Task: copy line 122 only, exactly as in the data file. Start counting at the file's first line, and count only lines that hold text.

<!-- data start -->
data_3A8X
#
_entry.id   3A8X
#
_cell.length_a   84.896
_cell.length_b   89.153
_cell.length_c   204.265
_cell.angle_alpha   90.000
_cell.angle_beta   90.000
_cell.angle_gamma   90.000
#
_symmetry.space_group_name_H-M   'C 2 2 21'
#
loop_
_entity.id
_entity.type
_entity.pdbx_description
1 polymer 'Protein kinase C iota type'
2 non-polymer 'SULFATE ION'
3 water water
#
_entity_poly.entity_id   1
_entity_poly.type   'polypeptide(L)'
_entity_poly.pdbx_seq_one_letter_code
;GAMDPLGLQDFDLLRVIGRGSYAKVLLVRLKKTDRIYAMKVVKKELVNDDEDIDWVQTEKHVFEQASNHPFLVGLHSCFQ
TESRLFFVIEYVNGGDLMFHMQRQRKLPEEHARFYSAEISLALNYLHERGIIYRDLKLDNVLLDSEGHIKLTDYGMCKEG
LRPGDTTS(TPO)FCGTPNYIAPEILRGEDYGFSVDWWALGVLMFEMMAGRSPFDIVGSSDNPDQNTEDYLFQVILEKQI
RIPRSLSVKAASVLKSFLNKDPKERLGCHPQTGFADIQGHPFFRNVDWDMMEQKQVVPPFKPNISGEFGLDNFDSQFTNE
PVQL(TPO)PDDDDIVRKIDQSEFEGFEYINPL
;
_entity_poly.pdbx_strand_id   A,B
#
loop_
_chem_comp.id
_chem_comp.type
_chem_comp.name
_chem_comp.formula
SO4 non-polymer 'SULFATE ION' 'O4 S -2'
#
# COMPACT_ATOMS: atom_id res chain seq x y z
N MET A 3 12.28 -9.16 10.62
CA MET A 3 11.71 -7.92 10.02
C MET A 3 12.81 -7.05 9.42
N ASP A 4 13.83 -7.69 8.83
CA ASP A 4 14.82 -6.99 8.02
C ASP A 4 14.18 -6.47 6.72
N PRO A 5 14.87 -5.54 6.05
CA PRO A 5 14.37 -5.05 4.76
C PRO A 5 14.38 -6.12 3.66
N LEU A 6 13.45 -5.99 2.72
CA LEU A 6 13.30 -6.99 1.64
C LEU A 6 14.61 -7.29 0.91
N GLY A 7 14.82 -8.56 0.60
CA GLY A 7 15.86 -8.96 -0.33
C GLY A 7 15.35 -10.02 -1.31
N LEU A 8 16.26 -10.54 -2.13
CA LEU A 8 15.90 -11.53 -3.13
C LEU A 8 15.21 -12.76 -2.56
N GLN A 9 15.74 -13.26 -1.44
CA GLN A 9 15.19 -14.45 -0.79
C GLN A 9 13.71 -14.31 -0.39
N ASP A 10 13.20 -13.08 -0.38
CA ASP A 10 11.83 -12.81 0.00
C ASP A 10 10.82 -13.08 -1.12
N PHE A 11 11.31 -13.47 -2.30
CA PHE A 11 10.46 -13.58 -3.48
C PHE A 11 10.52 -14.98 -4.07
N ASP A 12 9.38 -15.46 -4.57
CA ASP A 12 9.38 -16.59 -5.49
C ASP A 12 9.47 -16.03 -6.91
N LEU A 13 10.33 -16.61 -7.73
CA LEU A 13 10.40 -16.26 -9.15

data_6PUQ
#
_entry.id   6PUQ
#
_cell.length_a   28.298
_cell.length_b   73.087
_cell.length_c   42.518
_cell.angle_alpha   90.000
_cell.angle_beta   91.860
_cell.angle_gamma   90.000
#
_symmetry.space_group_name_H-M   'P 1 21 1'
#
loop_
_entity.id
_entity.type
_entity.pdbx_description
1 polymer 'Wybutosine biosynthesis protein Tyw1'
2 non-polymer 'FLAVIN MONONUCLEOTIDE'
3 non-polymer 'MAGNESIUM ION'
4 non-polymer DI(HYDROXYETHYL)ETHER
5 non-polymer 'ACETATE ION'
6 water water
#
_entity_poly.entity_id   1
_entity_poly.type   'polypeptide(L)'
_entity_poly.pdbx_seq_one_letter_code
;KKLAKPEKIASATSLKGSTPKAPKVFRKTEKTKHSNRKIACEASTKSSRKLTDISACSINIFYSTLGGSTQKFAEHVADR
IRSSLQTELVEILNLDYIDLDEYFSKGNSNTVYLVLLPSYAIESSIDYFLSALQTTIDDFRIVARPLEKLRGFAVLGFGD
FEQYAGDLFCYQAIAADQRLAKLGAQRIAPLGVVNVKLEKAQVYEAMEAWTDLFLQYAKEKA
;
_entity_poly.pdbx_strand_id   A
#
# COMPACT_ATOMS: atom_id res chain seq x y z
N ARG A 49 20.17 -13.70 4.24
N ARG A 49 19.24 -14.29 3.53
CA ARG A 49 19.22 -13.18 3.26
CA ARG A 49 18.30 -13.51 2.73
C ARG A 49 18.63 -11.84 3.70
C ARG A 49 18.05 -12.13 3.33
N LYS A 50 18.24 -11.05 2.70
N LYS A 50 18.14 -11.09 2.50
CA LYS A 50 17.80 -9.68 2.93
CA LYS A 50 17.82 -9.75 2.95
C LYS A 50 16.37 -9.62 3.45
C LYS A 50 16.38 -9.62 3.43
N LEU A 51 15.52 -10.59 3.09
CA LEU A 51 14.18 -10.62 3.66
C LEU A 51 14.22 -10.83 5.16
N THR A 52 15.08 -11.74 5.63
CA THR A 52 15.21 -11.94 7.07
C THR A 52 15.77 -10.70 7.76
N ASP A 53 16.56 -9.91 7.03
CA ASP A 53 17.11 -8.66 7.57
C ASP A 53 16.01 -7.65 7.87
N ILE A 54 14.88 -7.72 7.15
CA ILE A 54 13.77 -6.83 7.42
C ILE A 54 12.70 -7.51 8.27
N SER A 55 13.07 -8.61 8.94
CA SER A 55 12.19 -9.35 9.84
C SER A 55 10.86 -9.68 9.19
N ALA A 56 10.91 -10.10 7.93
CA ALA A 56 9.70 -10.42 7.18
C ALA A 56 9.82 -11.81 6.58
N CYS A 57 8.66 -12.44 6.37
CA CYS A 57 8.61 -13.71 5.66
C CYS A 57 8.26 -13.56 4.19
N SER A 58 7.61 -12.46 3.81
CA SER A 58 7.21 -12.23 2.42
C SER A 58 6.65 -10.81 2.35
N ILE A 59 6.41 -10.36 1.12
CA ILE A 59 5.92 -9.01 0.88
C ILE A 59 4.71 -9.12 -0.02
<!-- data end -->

N THR A 52 15.08 -11.74 5.63